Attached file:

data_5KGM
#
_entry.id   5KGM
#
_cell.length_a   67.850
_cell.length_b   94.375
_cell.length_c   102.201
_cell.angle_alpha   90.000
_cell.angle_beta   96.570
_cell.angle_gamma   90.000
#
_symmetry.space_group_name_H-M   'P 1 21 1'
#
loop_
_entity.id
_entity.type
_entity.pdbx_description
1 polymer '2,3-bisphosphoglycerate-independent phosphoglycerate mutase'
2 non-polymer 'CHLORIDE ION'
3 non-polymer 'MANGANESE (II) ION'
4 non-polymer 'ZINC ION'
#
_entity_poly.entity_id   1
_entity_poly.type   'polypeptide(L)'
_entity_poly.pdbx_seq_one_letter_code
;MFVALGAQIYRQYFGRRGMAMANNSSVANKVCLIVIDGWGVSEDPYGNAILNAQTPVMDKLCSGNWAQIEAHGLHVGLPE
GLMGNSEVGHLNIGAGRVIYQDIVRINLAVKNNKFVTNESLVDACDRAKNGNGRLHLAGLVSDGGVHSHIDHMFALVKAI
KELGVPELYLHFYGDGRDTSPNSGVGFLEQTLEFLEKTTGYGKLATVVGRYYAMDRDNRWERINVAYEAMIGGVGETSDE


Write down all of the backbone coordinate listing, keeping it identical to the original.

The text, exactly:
data_5KGM
#
_entry.id   5KGM
#
_cell.length_a   67.850
_cell.length_b   94.375
_cell.length_c   102.201
_cell.angle_alpha   90.000
_cell.angle_beta   96.570
_cell.angle_gamma   90.000
#
_symmetry.space_group_name_H-M   'P 1 21 1'
#
loop_
_entity.id
_entity.type
_entity.pdbx_description
1 polymer '2,3-bisphosphoglycerate-independent phosphoglycerate mutase'
2 non-polymer 'CHLORIDE ION'
3 non-polymer 'MANGANESE (II) ION'
4 non-polymer 'ZINC ION'
#
_entity_poly.entity_id   1
_entity_poly.type   'polypeptide(L)'
_entity_poly.pdbx_seq_one_letter_code
;MFVALGAQIYRQYFGRRGMAMANNSSVANKVCLIVIDGWGVSEDPYGNAILNAQTPVMDKLCSGNWAQIEAHGLHVGLPE
GLMGNSEVGHLNIGAGRVIYQDIVRINLAVKNNKFVTNESLVDACDRAKNGNGRLHLAGLVSDGGVHSHIDHMFALVKAI
KELGVPELYLHFYGDGRDTSPNSGVGFLEQTLEFLEKTTGYGKLATVVGRYYAMDRDNRWERINVAYEAMIGGVGETSDE